Go East with Westermann
|The decor is clean and understated, with a half-timbered backdrop.|
In one of this restaurant’s previous incarnations, long, long before Mon Vieil Ami was launched four years ago by Antoine Westermann, the Michelin-starred (for his restaurant in Alsace) chef, Simone de Beauvoir had eaten within its walls. I was informed of this by my dining companion, who had seen her there, as soon as she burst through the door. The sainted de Beauvoir’s shade would probably be all in favor of today’s neighborhood vibe (this is a chic neighborhood, remember) in this fairly understated dining room with echoes of Alsace half-timbering in the decor, and a Zen wall of (I would guess) 17th-century ashlar. Right in the center of the room is a sideboard featuring a small but tempting collection of cheeses and other goodies.
Mon Vieil Ami also has two other interesting traits, one of which is the large communal table that seats 14 along one wall, the other being Westermann’s signature gambit of describing his dishes by placing the vegetables first and the protein last, as with my main course of endives braisées aux noix et citron vert, jus légèrement crémé, coquilles Saint Jacques poêlées (braised endive with walnuts and lime juice, slightly creamy sauce, pan-fried scallops). To drive home the point about the importance of veggies, the supplier, who has market gardens in the Paris suburbs, is named on the menu.
To start, Nicole had the seasonal Jerusalem artichoke soup, which seems to be on everyone’s menu right now (and so much the better: this one was particularly heartwarming). It was ladled at the table from a steaming tureen onto a fat prawn lording it in the middle of the soup plate. I mentally clapped my hands in delight. I chose the pâté en croûte: the thinnest of tasty pasty croûtes, lots of pâté and tons of flavor. It was a generous serving, too, but not so rich as to satiate you before you got to the main course, partly thanks to the dab of lamb’s lettuce salad with walnut oil vinaigrette.
For the main course, as I said, I had the endive and scallops. What you see is what you get: a wholesome, uncomplicated dish, cooked to perfection. The surprise was in the crunchy bits: some thinly sliced raw cabbage and bean sprouts in the cream, a gentle reminder of Westermann’s Alsatian background, with a nod to the Orient. Nicole, a peasant lass, born and bred, had the gamy, meltingly tender braised venison on a big, fluffy eiderdown of mashed potatoes, served in one of those cast-iron casseroles. We almost saw the whole thing off.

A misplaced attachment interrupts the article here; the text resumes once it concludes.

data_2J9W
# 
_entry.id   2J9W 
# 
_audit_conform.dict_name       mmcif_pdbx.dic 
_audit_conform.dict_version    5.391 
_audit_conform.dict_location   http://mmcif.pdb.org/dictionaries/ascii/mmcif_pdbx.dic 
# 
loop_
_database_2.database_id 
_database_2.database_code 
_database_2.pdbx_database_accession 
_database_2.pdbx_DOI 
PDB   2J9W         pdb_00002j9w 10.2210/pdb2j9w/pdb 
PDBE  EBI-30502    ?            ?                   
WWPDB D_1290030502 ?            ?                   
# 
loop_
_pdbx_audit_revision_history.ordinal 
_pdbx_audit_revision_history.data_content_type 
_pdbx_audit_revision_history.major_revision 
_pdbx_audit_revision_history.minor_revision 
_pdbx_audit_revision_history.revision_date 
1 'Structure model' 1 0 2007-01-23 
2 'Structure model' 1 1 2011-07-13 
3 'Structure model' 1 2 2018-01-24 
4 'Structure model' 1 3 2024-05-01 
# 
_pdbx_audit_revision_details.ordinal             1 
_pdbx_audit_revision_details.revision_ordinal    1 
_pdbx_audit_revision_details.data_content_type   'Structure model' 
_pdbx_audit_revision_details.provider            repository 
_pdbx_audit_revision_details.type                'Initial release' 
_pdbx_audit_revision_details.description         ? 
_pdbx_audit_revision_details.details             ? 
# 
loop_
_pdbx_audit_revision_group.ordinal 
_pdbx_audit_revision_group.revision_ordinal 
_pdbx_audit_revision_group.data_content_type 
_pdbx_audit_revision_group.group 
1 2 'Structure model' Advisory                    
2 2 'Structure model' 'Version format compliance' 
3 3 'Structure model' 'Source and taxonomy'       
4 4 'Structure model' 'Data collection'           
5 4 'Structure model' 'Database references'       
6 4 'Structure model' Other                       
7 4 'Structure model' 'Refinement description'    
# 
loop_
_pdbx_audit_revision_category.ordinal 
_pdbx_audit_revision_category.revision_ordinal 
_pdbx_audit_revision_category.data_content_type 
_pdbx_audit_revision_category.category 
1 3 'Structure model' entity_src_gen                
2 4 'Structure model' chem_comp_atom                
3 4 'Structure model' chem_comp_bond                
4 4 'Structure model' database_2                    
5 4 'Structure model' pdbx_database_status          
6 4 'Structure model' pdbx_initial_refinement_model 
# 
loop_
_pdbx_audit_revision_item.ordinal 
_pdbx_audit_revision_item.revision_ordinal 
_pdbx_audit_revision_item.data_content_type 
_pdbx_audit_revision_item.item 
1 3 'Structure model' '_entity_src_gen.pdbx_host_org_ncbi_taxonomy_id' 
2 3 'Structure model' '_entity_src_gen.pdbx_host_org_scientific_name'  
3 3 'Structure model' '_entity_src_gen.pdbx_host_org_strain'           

The selection of three cheeses, served, of course, at room temperature, was fine, if not transcendental. It was accompanied by what remained of a fruity, character-packed 2005 Crozes Hermitage, Domaine des Hauts Châssis. Not cheap at €40, but a nice expression of the Crozes terroir.
Mon Vieil Ami seems to expect to do two services an evening, and without being too insistent about it, doesn’t really like diners to hang around once they’ve had their coffee. You do emerge into the street however, with the sense of having been well fed, wined and looked after.
Mon Vieil Ami: 69, rue Saint-Louis-en-l’Isle, 75004 Paris. Tel.: 01 40 46 01 35 (make sure you book ahead). Open Wednesday-Sunday for lunch and dinner. Métro: Pont Marie or Maubert Mutualité. Nearest Vélib’ stations: 1, quai aux Fleurs; 18, rue de l’Hôtel de Ville. Fixed price menu: €41.
© 2008 Paris Update
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